Electric Bike Conversion Kits: Are They Worth it?

Electric Bike Conversion Kits: Are They Worth it? (copy)

Electric bike conversion kits have been around for years, and have been a popular alternative to buying a brand new e-bike. The reason why? Conversion kits allow you to continue to use your beloved bicycle while giving it an electric boost.

However, if you’re in the market for a modern bike, and you’re deciding between converting a regular bike, and buying a new e-bike, the choice is clear. Purpose-built e-bikes are the safest and most reliable option when compared to electric bike conversion kits.

Are conversion kits worth the price?

Electric bike conversion kits are not cheap. Neither are good quality road, mountain or city bikes. If you’re buying a $700 bike, you then have to add in the cost of the conversion kit, which can range from $1000 – $1800. Plus the cost of labour for a mechanic to fit the kit to your bike, which will cost you around $200. That can all add up pretty quickly to a $1500-$2000 investment in a bike that isn’t even meant to be an e-bike. Often, many electric bike conversion kits won’t come with a battery as well, meaning you’ll have to buy a suitable battery to fit your bike later on.

Purpose-built e-bikes on the other hand, while they can be pricier, can be bought for roughly the same price. Australia’s most popular commuter and food delivery bikes, Smartmotion, VelectriX and Bolt Bikes, all offer high end e-bikes for that come with an equally high price-tag. When buying an e-bike, your money is being invested in a product that is designed to incorporate a battery, wiring and the hub from the get-go. It’s not retro-fitted and the bikes are purpose built to maximise the ‘e’ side of the e-bike.

What are the safety risks of conversion kits?

Back in January 2019, an elderly man was cycling uphill in Adelaide with his road bike, which he had converted into an e-bike. Suddenly, the bike’s battery exploded, sending flames ‘up to 10 feet high’, burning through his clothes and starting a bushfire nearby. The bike’s lithium batteries and CO2 cartridges from its conversion kit had ignited, causing the explosion and starting the fire. The 79-year-old was taken to hospital, and his $5000 Pinarello bike frame was damaged irreversibly.

The risks of electric bike conversion kits
Burned beyond repair: a $5000 Pinarello bike frame destroyed by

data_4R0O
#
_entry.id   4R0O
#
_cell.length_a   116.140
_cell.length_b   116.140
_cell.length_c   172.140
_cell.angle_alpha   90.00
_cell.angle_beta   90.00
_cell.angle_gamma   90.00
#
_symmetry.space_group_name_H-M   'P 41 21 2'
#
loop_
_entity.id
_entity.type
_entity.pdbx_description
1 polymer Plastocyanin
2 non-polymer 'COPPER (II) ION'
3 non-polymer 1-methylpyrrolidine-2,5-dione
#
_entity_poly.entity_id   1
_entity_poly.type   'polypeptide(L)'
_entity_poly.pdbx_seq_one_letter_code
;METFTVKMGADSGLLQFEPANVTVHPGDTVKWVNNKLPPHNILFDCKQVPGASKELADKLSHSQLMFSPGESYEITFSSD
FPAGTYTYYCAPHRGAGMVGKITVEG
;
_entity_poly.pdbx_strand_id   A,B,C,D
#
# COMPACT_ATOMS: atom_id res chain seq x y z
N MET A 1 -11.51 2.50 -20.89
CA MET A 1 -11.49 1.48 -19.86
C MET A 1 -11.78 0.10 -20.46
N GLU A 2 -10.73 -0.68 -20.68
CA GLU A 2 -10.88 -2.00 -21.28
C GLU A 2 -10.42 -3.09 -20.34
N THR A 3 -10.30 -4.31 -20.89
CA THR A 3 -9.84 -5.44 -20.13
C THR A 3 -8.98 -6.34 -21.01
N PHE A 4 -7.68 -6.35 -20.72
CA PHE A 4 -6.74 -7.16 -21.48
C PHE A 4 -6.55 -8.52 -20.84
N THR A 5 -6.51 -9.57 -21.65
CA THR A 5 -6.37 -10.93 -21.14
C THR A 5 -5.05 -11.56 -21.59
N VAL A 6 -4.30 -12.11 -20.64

a fire started from a conversion kit battery. Source: 9News

Forbes spoke to Richard Hemington, managing director of Pinarello’s dealer-direct UK firm about the dangers of e-bike conversion kits such as these.

“This highlights the risk of poor quality aftermarket kits that may be available to fit to any bicycle,” said Hemington.

“Performance will be poor and clearly from this, the safety is terrible”.

Significant risks like this can arise from using electric bike conversion kits. If the bike is not designed specifically to house and protect a battery, that battery is immediately at risk and can cause incidents like this. In the United States in 2018, a man burnt his entire house down while assembling a conversion kit on his e-bike. In London in 2017, a man’s converted e-bike spontaneously caught fire and exploded on the street, sending shrapnel flying through the air for half an hour while it burned.

the danger of electric bike conversion kits
The remains of a destroyed bike that was fitted with a conversion kit in London, 2017. Source: The Sun

How do electric bike conversion kits perform?

Weight distribution and a sudden increase in average speed are other issues that can arise with conversion kits. Regular bikes that are later converted to e-bikes are not designed to evenly distribute and handle the weight they add. Nor are they build for the speed that they will now be going on a regular basis. This makes riding the bike harder and more dangerous, while also putting more pressure and weight on fragile parts of the bike, such as the fork, wheels and brakes.

Long term battery performance can also be an issue. If the battery isn’t well integrated into the frame, as is common with conversions, the battery can be exposed to too much direct sunlight and heat. This can cause the bike to become unsafe, particularly while in use.

We spoke to a Bolt Bike rider, who had been using a converted e-bike before joining Bolt Bikes. He told us that he would be spending hundreds of dollars on maintenance bills just to keep the bike operational. Eventually, growing tired of the constant trips to the mechanics, he sold the bike at a significant loss, and began renting a Bolt Bike. Getting an e-bike repaired comes at a much higher cost than a regular bike, so keep that in mind before deciding to convert your push bike.

When should you buy an e-bike conversion kit?

Conversion kits are fantastic for cyclists who have a sentimental or financial investment in their bike. They allow the bike to feel fresh and new, but also retaining some of it’s familiarity. They’re also great for people who are beginning to find riding their bike difficult, or have a new route to take that might include hills.

However, if you’re in the market for a modern bike like an e-bike, you’re better of starting with a ready-made e-bike. They’re designed to be able to safely handle the extra weight, speed and complex electronics that are integral to an electric bike. Investing in a real e-bike, or renting one, might be the solution to your transport woes.

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